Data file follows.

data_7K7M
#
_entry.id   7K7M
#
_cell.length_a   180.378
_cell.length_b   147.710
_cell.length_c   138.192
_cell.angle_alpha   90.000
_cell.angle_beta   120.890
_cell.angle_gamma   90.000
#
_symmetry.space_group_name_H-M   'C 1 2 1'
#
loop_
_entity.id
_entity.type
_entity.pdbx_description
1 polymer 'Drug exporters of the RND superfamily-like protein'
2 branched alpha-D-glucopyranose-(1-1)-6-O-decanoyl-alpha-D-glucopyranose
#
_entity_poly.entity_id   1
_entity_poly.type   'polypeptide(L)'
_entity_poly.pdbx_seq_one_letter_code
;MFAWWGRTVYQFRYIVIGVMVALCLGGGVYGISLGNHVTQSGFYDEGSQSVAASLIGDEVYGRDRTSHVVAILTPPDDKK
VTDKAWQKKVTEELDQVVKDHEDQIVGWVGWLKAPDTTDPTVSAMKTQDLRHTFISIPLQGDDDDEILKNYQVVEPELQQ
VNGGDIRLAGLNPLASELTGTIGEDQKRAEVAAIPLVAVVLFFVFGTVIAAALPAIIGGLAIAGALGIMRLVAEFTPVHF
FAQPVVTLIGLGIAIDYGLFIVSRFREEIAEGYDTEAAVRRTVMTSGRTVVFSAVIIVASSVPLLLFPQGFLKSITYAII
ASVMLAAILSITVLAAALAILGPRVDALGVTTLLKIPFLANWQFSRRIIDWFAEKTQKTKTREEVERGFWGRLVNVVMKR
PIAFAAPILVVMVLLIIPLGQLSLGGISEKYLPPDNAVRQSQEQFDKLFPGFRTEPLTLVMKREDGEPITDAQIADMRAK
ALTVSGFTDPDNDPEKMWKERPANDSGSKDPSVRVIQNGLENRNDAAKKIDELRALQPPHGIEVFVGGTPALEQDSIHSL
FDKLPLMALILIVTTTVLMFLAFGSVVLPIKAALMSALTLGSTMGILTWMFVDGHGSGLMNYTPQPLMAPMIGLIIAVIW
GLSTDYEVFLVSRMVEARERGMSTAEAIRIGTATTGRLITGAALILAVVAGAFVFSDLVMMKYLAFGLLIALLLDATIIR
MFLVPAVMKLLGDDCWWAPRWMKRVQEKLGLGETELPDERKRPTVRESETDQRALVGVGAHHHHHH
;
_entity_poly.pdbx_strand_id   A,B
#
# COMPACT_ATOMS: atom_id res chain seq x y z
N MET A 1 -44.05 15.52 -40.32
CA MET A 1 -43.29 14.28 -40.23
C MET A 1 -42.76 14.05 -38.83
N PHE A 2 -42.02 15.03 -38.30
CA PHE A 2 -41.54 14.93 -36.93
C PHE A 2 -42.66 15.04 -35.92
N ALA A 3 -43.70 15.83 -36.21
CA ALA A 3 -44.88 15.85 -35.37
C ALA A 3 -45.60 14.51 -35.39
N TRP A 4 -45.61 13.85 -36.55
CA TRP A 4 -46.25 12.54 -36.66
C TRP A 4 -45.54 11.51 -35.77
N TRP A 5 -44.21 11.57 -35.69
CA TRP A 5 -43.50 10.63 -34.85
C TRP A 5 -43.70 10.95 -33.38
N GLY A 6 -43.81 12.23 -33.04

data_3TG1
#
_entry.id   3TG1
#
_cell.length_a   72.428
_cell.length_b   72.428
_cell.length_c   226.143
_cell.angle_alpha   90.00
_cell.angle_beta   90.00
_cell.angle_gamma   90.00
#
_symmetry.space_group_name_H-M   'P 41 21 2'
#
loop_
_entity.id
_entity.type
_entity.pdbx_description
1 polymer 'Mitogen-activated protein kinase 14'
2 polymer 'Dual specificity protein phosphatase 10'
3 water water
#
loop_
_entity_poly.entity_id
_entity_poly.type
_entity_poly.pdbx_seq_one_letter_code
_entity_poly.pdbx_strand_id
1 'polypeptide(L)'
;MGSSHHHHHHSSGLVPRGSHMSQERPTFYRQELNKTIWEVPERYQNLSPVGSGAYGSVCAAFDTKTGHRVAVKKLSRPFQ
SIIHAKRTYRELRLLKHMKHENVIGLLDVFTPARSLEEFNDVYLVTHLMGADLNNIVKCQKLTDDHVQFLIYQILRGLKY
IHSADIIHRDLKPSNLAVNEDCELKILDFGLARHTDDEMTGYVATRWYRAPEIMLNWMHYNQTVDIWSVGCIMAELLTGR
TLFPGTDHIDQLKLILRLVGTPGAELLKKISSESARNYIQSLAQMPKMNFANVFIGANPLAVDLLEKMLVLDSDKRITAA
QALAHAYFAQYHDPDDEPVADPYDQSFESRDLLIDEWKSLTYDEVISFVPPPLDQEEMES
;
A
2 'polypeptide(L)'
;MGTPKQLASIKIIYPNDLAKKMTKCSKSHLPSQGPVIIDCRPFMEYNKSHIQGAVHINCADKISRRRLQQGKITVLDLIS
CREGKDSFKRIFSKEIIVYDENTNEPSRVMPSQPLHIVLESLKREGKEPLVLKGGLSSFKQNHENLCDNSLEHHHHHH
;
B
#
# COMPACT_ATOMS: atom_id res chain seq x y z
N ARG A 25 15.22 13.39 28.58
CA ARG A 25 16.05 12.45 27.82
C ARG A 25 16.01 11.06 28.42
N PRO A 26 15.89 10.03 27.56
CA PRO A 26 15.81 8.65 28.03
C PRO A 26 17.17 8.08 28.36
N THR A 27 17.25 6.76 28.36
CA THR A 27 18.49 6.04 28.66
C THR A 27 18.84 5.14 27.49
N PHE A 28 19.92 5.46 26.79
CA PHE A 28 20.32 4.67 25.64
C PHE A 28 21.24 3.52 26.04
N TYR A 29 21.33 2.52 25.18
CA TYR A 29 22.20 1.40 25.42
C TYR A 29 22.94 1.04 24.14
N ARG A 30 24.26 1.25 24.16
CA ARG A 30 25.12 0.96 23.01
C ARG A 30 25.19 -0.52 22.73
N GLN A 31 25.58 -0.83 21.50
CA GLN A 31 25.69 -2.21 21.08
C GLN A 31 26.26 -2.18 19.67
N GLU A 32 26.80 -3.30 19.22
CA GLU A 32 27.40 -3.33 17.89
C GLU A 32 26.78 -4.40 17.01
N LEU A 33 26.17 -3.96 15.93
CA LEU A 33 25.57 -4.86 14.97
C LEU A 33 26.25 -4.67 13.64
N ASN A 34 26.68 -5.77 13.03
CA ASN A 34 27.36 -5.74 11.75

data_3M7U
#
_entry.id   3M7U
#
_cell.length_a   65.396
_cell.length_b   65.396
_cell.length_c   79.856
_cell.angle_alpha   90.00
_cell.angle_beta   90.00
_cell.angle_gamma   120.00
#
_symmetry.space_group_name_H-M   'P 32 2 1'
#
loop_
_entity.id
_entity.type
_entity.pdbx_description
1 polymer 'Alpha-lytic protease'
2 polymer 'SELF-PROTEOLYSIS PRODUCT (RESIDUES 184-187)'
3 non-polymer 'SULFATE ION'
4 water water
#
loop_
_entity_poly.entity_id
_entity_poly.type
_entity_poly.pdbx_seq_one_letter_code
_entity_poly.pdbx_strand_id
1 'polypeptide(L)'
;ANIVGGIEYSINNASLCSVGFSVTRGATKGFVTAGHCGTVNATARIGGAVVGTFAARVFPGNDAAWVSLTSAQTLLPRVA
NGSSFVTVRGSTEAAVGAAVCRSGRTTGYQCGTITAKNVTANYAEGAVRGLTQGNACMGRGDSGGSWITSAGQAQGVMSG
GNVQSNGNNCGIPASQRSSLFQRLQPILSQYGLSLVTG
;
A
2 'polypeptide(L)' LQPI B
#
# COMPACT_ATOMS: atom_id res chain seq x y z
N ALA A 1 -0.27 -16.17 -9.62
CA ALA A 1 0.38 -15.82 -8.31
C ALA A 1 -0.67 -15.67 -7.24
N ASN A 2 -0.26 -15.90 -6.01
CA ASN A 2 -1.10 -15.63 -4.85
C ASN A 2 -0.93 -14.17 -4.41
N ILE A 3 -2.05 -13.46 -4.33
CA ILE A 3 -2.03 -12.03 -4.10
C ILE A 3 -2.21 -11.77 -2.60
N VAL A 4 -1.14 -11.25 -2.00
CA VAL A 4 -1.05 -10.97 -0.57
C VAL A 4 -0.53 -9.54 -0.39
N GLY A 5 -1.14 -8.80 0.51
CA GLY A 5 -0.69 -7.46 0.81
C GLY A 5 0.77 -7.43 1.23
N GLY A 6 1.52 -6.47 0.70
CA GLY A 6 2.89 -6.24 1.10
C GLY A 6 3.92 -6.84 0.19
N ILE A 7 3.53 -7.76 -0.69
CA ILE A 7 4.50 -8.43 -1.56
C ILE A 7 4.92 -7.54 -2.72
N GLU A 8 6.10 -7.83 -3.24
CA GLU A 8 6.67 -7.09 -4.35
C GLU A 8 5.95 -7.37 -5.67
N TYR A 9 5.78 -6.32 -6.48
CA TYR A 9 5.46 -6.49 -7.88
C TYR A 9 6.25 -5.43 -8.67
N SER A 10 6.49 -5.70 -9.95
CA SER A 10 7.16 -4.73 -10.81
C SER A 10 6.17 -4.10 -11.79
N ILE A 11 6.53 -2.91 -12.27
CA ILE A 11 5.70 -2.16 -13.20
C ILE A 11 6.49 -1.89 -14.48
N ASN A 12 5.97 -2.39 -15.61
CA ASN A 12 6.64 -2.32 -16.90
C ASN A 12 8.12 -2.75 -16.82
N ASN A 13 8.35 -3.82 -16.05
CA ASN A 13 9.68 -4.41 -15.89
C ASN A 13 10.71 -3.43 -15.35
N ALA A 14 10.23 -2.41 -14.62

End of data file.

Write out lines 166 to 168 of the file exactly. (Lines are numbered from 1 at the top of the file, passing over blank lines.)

N ILE A 3 -2.05 -13.46 -4.33
CA ILE A 3 -2.03 -12.03 -4.10
C ILE A 3 -2.21 -11.77 -2.60